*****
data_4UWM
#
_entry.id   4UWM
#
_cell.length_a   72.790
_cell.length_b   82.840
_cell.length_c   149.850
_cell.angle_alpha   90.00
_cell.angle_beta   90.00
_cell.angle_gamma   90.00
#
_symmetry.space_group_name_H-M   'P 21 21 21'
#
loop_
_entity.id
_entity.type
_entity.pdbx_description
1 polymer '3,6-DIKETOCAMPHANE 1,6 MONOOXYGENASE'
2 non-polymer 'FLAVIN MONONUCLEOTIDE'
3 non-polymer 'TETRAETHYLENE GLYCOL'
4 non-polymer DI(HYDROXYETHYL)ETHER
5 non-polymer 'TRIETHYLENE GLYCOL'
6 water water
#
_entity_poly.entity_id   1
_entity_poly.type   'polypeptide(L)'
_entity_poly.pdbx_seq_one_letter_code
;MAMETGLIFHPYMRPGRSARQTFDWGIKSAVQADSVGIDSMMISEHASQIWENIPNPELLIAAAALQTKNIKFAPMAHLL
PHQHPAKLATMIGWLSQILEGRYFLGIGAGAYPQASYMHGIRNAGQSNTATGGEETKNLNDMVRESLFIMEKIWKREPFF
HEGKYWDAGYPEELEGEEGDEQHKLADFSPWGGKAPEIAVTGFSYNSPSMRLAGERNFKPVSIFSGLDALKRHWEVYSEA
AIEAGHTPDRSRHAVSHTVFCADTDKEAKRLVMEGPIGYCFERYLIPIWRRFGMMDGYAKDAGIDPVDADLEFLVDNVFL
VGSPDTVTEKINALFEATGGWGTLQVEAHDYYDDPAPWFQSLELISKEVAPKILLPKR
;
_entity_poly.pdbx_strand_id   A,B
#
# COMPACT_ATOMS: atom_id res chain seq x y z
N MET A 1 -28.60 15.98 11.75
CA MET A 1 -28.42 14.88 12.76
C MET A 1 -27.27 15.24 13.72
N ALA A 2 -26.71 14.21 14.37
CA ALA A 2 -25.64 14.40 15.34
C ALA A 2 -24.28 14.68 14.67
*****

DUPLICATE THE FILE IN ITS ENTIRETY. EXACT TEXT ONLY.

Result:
data_4UWM
#
_entry.id   4UWM
#
_cell.length_a   72.790
_cell.length_b   82.840
_cell.length_c   149.850
_cell.angle_alpha   90.00
_cell.angle_beta   90.00
_cell.angle_gamma   90.00
#
_symmetry.space_group_name_H-M   'P 21 21 21'
#
loop_
_entity.id
_entity.type
_entity.pdbx_description
1 polymer '3,6-DIKETOCAMPHANE 1,6 MONOOXYGENASE'
2 non-polymer 'FLAVIN MONONUCLEOTIDE'
3 non-polymer 'TETRAETHYLENE GLYCOL'
4 non-polymer DI(HYDROXYETHYL)ETHER
5 non-polymer 'TRIETHYLENE GLYCOL'
6 water water
#
_entity_poly.entity_id   1
_entity_poly.type   'polypeptide(L)'
_entity_poly.pdbx_seq_one_letter_code
;MAMETGLIFHPYMRPGRSARQTFDWGIKSAVQADSVGIDSMMISEHASQIWENIPNPELLIAAAALQTKNIKFAPMAHLL
PHQHPAKLATMIGWLSQILEGRYFLGIGAGAYPQASYMHGIRNAGQSNTATGGEETKNLNDMVRESLFIMEKIWKREPFF
HEGKYWDAGYPEELEGEEGDEQHKLADFSPWGGKAPEIAVTGFSYNSPSMRLAGERNFKPVSIFSGLDALKRHWEVYSEA
AIEAGHTPDRSRHAVSHTVFCADTDKEAKRLVMEGPIGYCFERYLIPIWRRFGMMDGYAKDAGIDPVDADLEFLVDNVFL
VGSPDTVTEKINALFEATGGWGTLQVEAHDYYDDPAPWFQSLELISKEVAPKILLPKR
;
_entity_poly.pdbx_strand_id   A,B
#
# COMPACT_ATOMS: atom_id res chain seq x y z
N MET A 1 -28.60 15.98 11.75
CA MET A 1 -28.42 14.88 12.76
C MET A 1 -27.27 15.24 13.72
N ALA A 2 -26.71 14.21 14.37
CA ALA A 2 -25.64 14.40 15.34
C ALA A 2 -24.28 14.68 14.67